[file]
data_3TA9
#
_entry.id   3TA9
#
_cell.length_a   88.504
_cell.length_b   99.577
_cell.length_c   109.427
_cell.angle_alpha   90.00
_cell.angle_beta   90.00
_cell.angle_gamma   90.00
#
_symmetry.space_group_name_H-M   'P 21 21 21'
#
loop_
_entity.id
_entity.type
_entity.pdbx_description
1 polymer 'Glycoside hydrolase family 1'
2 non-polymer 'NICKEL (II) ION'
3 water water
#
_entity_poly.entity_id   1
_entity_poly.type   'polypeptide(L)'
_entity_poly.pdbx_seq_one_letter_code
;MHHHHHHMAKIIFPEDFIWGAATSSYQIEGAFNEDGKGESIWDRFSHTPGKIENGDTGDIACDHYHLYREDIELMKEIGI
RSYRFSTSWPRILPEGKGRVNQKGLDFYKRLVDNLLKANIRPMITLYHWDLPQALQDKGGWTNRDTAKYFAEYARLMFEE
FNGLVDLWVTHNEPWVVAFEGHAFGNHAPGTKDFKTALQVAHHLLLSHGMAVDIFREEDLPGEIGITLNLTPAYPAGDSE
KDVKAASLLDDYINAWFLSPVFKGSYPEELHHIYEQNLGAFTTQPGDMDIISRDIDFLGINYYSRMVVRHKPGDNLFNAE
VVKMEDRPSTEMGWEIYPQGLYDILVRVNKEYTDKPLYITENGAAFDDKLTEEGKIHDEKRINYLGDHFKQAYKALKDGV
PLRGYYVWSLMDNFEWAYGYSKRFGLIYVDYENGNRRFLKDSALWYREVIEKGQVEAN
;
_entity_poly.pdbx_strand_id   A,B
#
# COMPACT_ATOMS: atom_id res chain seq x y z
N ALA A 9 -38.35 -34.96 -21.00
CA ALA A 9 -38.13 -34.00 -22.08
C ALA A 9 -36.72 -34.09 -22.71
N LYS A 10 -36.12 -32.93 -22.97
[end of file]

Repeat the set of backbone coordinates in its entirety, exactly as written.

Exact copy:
data_3TA9
#
_entry.id   3TA9
#
_cell.length_a   88.504
_cell.length_b   99.577
_cell.length_c   109.427
_cell.angle_alpha   90.00
_cell.angle_beta   90.00
_cell.angle_gamma   90.00
#
_symmetry.space_group_name_H-M   'P 21 21 21'
#
loop_
_entity.id
_entity.type
_entity.pdbx_description
1 polymer 'Glycoside hydrolase family 1'
2 non-polymer 'NICKEL (II) ION'
3 water water
#
_entity_poly.entity_id   1
_entity_poly.type   'polypeptide(L)'
_entity_poly.pdbx_seq_one_letter_code
;MHHHHHHMAKIIFPEDFIWGAATSSYQIEGAFNEDGKGESIWDRFSHTPGKIENGDTGDIACDHYHLYREDIELMKEIGI
RSYRFSTSWPRILPEGKGRVNQKGLDFYKRLVDNLLKANIRPMITLYHWDLPQALQDKGGWTNRDTAKYFAEYARLMFEE
FNGLVDLWVTHNEPWVVAFEGHAFGNHAPGTKDFKTALQVAHHLLLSHGMAVDIFREEDLPGEIGITLNLTPAYPAGDSE
KDVKAASLLDDYINAWFLSPVFKGSYPEELHHIYEQNLGAFTTQPGDMDIISRDIDFLGINYYSRMVVRHKPGDNLFNAE
VVKMEDRPSTEMGWEIYPQGLYDILVRVNKEYTDKPLYITENGAAFDDKLTEEGKIHDEKRINYLGDHFKQAYKALKDGV
PLRGYYVWSLMDNFEWAYGYSKRFGLIYVDYENGNRRFLKDSALWYREVIEKGQVEAN
;
_entity_poly.pdbx_strand_id   A,B
#
# COMPACT_ATOMS: atom_id res chain seq x y z
N ALA A 9 -38.35 -34.96 -21.00
CA ALA A 9 -38.13 -34.00 -22.08
C ALA A 9 -36.72 -34.09 -22.71
N LYS A 10 -36.12 -32.93 -22.97